After kabaddi and volleyball, Screwvala eyes I-League team

“We would be happy to have an I-League team rather than an ISL franchise. This is because we are focused at the grassroots,” says Ronnie Screwvala, owner of U Mumba kabaddi and volleyball teams.

Ronnie Screwvala is keen to play a role in development of football at grassroots level in India.   -  Vivek Bendre

Ronnie Screwvala is a first generation entrepreneur, and it is the love for sports that made him enter a new arena four years ago.

He bought the U Mumba franchise in the Pro Kabaddi League in 2014. After tasting considerable success with the kabaddi team, winning the title in the second season and finishing runner-up in the third,  Screwvala extended his association with sports on Monday by buying the U Mumba Volley team in the Pro Volley League.

While Screwvala is excited about his new venture, he also revealed his plans to invest in football and E Sports in the near future.

But he has no plans to own a franchise in the Indian Super League (IPL); I-League is his preferred choice.

“For football, we are more keen on development at the grassroots level. I think in the next five-six years, we need to lift the player community and we are focused on that,” Screwvala told Sportstar on Monday.

U Mumba franchise won the Pro Kabaddi League title in 2015.   -  PTI

 

“We would be happy to have an I-League team rather than an ISL franchise. This is because we are focused at the grassroots,” he said.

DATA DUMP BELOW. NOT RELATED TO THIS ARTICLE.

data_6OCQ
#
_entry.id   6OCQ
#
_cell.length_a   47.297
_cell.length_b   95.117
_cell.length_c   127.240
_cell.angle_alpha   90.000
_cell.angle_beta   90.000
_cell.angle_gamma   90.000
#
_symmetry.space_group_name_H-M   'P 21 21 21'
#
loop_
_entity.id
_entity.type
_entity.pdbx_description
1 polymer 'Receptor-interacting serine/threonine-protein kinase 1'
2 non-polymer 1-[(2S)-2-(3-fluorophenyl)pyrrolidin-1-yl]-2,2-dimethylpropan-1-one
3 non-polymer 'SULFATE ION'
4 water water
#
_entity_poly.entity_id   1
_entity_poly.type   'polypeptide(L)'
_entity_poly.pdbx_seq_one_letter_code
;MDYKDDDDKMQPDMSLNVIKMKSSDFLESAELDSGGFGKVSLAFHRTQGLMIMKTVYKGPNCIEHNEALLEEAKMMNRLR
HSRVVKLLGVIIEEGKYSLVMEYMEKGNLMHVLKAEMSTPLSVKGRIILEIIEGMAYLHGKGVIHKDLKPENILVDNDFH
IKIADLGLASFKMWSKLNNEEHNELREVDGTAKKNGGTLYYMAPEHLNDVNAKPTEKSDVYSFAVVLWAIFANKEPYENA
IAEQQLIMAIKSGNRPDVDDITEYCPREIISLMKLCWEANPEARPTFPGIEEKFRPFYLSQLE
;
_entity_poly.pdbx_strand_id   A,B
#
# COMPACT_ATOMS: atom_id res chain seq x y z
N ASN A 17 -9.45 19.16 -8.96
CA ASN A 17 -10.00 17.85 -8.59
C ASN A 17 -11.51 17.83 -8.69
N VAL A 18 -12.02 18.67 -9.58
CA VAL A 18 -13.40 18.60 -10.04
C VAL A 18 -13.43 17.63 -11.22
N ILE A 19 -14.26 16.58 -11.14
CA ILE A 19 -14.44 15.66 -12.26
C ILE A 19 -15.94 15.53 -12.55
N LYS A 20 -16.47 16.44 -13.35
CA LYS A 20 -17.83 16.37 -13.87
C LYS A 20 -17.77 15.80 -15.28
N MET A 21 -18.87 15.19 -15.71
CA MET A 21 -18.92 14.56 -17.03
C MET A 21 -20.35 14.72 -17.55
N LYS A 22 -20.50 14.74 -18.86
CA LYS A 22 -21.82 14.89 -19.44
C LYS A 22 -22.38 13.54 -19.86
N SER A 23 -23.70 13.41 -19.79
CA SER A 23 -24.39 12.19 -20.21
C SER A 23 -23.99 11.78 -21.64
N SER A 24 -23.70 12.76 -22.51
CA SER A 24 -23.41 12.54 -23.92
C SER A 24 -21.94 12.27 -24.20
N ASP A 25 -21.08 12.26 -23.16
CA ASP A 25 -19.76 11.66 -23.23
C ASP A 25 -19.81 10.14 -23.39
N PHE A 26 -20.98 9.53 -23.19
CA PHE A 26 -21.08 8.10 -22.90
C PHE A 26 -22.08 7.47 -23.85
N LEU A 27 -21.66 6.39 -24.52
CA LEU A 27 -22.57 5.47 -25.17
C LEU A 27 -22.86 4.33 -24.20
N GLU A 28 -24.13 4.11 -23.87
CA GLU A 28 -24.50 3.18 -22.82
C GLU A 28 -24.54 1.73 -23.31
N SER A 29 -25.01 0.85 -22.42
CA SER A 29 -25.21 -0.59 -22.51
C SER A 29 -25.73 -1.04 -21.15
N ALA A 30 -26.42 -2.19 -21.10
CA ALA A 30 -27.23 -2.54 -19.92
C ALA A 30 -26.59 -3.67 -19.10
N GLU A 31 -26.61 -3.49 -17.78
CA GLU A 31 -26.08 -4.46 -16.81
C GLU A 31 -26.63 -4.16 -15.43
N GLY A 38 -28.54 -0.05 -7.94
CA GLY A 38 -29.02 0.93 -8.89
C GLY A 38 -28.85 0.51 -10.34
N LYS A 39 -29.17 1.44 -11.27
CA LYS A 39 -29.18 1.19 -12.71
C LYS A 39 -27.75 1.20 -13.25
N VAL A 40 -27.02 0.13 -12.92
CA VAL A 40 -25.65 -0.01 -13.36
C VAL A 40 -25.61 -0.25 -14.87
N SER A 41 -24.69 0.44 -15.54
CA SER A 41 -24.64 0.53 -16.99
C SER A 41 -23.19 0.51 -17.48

While there has been a conversation with the All-India Football Federation (AIFF) about buying an I-League team, he insists nothing has been finalised.

On the decision to buy the volleyball team, Screwvala said: “To create a brand and a franchise, it is important to have a team sport. Sometimes, you have phenomenal sports, but there are only one or two people in it. You can’t own a franchise in that context. For us, the criteria of a team sport was important.”

“Secondly, a sport can’t get popular unless people play it. Volleyball, one has noticed, is a sport that requires very little infrastructure. It is a nice, physical sport. When it takes off, it gets attractive. All it needs is a bit of tightness,” Screwvala said.

Screwvala, co-founder of the UTV Group,  felt the Pro Volleyball League will succeed despite lack of celebrity quotient.

“The sport will take off itself. I am not saying that Pro Kabaddi League took off because of celebrities, it was because of the game. It was nice to have the celebrity factor. But this one will grow,” he said.